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Is it possible to get corrupted download with http?

I downloaded an ISO for fedora. Went to install it as a VM. It failed 5 times the installer. The warning for the failure was "possible corrupted install image".

(I am stubborn and didn't want to download the huge file again) So finally after 5 failures I went to download the ISO again... and I thought... maybe the warning was correct.

So instead of blindly trusting the download I went to verify the ISO using the supplied "sha256" checksum. "!well blow me down Olive Oil!" Sure enough the first downloaded ISO failed the failed the checksum test!

My question is this... What is the most likely way (or ways plural) that my ISO got corrupted?

UPDATE:

  • Both downloaded ISO files have the same total number of bytes.
  • How did I download the ISO file? I downloaded via a link in browser. And then the browser did the download. So http.
  • How is my computer connected to the internet, physical/wireless? Wireless. Wifi (unsecured... I am aware of the unsecured...).
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How did you download the image (bittorrent or http or ftp)? How is your PC connected to the Internet? –  sawdust Sep 13 '11 at 20:23
    
@TrevorBoydSmith Are you sure that the second image was actually downloaded from same server? Load balancing on the other side might have moved you to another server that has good image. Also you are being very aggressive to other people who are spending their time to help you. We can't know things that you know and therefore must list some likely reasons, even if they aren't applicable in your particular case. –  AndrejaKo Sep 13 '11 at 20:56
    
thanks for the link to the duplicate. the duplicate is talking about exactly what i needed. –  Trevor Boyd Smith Sep 14 '11 at 14:02
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marked as duplicate by Diogo, slhck, 8088, Nifle, alex Sep 14 '11 at 8:03

This question has been asked before and already has an answer. If those answers do not fully address your question, please ask a new question.

3 Answers

up vote 6 down vote accepted

HTTP and FTP do not have built-in checksums. TCP provides basic checksumming methods (padding and ones-complement addition), but these do not account for data being corrupted either before transit, during storage (power failure), and after storage (corrupted hard drive).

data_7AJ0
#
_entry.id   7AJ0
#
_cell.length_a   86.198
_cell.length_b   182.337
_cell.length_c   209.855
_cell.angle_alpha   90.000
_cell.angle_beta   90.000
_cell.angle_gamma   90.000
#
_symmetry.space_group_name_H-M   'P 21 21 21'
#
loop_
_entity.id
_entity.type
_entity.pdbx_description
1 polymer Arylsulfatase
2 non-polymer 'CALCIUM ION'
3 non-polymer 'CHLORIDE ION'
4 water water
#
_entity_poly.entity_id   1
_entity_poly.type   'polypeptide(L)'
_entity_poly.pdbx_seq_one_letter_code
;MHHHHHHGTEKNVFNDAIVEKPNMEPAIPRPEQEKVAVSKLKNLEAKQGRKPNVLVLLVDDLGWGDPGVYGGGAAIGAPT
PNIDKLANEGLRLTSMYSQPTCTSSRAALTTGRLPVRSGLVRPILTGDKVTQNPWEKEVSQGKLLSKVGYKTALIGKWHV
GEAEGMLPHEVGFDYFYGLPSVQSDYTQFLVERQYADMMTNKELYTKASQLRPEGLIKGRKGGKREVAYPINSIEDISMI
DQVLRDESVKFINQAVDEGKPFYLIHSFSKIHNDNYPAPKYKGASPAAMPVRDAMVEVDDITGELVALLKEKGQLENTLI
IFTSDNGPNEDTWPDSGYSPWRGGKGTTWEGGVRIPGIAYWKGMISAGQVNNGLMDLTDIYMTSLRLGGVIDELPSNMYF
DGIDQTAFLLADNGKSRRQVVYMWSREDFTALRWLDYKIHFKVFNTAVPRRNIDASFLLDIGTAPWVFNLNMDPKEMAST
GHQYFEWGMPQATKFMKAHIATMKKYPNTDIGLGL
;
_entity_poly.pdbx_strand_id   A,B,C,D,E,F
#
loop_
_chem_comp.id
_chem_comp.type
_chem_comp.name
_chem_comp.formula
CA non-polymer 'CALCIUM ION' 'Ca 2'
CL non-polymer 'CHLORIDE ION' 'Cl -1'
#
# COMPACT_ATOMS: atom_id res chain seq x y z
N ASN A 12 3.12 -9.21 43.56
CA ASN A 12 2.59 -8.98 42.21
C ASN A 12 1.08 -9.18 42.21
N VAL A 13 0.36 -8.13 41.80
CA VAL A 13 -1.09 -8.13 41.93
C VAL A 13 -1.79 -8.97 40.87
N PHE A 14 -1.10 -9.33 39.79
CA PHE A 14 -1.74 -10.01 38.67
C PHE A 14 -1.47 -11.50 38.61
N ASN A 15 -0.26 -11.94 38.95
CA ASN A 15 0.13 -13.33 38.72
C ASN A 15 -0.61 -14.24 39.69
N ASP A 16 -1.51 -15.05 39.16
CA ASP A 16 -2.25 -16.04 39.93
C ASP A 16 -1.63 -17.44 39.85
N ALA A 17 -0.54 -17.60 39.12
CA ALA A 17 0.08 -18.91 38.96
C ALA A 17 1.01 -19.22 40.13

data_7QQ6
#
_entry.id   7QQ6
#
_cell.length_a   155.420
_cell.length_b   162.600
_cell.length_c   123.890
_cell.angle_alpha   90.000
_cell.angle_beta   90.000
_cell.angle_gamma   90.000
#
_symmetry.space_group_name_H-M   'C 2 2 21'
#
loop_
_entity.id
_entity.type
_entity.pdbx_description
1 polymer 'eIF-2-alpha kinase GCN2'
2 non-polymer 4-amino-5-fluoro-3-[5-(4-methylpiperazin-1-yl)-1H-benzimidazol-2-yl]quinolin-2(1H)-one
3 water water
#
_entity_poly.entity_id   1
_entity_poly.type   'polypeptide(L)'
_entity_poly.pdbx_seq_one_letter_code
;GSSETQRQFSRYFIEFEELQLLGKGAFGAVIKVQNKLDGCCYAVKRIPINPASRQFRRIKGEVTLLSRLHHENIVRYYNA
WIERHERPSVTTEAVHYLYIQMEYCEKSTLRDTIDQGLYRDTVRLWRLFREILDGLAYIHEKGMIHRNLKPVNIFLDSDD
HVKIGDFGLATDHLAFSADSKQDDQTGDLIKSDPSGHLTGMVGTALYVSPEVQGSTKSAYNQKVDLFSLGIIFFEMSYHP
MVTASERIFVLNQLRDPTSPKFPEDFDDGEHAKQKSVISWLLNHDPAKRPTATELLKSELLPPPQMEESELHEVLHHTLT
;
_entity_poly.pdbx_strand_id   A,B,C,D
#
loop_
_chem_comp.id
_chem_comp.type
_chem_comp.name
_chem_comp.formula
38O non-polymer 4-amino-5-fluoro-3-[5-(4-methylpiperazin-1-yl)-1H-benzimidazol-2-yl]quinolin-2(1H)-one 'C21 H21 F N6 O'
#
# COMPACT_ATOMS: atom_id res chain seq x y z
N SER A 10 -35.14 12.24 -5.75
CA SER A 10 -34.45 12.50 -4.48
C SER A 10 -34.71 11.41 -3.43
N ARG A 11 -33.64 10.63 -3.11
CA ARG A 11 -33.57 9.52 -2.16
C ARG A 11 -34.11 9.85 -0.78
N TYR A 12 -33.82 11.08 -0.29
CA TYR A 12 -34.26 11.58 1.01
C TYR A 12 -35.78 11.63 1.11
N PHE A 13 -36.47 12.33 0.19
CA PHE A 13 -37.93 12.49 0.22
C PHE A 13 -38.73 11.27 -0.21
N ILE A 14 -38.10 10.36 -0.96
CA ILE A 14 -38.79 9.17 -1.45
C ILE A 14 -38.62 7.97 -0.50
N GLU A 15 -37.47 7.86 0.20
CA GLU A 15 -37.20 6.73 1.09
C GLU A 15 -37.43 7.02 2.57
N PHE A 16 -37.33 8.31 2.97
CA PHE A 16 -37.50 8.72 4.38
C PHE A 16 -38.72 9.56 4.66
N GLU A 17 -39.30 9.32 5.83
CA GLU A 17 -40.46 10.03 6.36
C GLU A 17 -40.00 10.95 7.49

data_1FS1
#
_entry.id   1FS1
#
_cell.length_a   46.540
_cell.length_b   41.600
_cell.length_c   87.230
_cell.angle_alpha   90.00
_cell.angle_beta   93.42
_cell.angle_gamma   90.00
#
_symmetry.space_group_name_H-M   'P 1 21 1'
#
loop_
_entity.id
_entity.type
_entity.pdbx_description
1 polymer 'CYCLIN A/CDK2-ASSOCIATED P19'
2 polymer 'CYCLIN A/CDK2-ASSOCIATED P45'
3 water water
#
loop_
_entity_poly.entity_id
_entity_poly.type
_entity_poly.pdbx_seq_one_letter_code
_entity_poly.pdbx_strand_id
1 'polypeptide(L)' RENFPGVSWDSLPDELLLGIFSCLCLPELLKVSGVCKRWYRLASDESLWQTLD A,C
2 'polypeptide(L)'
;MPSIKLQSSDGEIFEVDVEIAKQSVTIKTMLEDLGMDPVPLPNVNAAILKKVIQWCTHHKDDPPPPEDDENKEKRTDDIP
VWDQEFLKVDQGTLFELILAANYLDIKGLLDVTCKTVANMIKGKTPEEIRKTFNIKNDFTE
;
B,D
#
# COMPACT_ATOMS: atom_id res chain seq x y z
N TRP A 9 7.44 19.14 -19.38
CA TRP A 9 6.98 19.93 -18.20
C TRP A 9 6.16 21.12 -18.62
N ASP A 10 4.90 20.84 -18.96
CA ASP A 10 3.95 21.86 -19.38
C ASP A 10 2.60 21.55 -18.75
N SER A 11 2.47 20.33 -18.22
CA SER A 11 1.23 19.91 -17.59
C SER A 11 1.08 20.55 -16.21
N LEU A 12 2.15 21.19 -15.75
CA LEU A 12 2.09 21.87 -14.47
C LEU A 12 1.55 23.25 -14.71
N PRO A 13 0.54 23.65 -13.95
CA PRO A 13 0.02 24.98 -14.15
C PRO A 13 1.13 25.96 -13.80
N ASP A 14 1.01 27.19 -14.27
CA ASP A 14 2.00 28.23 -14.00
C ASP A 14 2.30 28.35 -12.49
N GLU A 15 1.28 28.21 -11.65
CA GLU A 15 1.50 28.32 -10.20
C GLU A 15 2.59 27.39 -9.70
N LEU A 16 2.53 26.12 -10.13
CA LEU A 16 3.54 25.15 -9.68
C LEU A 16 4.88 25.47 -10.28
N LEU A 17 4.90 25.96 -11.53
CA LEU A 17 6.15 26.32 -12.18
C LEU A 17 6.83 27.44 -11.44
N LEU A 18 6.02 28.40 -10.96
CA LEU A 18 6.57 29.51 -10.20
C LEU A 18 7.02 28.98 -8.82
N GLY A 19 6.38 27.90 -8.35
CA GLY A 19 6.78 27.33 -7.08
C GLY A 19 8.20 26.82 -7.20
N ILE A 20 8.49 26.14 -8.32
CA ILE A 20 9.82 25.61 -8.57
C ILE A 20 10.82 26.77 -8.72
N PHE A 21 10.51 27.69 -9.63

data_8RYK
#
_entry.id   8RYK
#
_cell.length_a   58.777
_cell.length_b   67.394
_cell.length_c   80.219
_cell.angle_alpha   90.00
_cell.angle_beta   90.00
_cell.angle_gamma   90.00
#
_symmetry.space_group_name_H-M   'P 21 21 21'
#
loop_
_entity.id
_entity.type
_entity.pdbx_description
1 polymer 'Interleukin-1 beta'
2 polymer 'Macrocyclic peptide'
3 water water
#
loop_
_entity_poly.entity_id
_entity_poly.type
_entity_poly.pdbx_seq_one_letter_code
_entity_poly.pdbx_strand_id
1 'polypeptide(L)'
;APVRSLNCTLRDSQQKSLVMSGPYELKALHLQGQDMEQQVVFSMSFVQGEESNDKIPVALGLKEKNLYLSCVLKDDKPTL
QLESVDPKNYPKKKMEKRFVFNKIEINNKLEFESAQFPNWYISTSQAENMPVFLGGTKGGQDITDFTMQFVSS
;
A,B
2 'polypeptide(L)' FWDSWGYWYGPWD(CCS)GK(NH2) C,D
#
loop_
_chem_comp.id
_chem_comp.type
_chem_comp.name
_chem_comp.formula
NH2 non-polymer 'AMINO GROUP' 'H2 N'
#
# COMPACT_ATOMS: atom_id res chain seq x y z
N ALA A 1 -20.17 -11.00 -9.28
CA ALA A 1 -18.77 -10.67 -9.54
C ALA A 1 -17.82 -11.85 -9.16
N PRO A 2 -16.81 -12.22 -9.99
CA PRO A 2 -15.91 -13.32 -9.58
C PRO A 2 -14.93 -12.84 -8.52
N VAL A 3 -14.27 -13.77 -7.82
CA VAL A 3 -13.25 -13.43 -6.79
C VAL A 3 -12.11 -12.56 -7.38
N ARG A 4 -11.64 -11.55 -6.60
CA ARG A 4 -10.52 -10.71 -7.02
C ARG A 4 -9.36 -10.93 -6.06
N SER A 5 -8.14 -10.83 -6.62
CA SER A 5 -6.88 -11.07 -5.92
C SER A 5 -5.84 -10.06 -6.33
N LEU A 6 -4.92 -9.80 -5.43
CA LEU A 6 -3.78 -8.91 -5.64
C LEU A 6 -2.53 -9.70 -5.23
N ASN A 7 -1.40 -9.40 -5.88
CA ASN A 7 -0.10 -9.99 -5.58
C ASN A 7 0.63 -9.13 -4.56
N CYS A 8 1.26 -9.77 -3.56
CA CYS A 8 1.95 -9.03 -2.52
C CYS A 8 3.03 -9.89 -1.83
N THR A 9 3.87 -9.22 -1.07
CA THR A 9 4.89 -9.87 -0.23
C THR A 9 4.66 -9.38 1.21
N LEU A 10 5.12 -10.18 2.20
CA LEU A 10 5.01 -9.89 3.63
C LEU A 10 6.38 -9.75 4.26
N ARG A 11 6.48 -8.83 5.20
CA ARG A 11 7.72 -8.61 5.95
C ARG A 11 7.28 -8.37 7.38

BitTorrent, on the other hand, checksums each block received (a few hundred kilobytes to a few megabytes, depending on torrent) using a cryptographically strong(er) method (either CRC32 or MD5), which, on top of the TCP checksum, is almost guaranteed to be correct.

However, no amount of checksumming will prevent against corruption after the file has been saved. (power failure during download for example)

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BitTorrent uses SHA-1 hashes, and most (all?) clients are able to re-verify already downloaded data upon user request. CRC32 doesn't even count as "cryptographic"; it's just a checksum, like TCP's algorithm. –  grawity Sep 13 '11 at 20:30
    
i never mentioned any sort of "there was a power failure"... so i don't really see why your answer is peppered with "during storage (power failure)" "(power failure during download for example)" –  Trevor Boyd Smith Sep 13 '11 at 20:41
    
@grawity: Poor wording. –  Hello71 Sep 13 '11 at 21:10
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One notorious way to download a corrupted file is to use FTP in text mode for a non-text file (such as an ISO).

In text mode, the FTP protocol allows for translation of line-endings, so when downloading from Unix to Windows, every 0x0a is replaced by 0x0d 0x0a (LF -> CR LF) which is catastrophic for the integrity of a binary file where 0x0A can occur as part of the data not representing a newline / linefeed (LF)

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Added 2nd para to answer. –  RedGrittyBrick Sep 13 '11 at 21:05
    
actually, translation on newlines depends on the platform. But I think this is lost on Mr. Smith. Thanks for the patience Brick, adding the explanation. –  Florenz Kley Sep 13 '11 at 21:30
    
i should not have started my post with "not helpful". that was too not constructive on my part. –  Trevor Boyd Smith Sep 14 '11 at 13:59
    
thank you for elaborating your answer I can now understand why using ftp in text mode would affect the download of a binary file. –  Trevor Boyd Smith Sep 14 '11 at 14:00
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Bad connection to server, downloading program saying it was done when it wasn't, file getting changed as it's downloading, getting disconnected, file not fully there when you're downloading it...

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i deleted the comment i posted because it was not the terribly constructive. instead of this comment i updated the question. –  Trevor Boyd Smith Sep 14 '11 at 14:01
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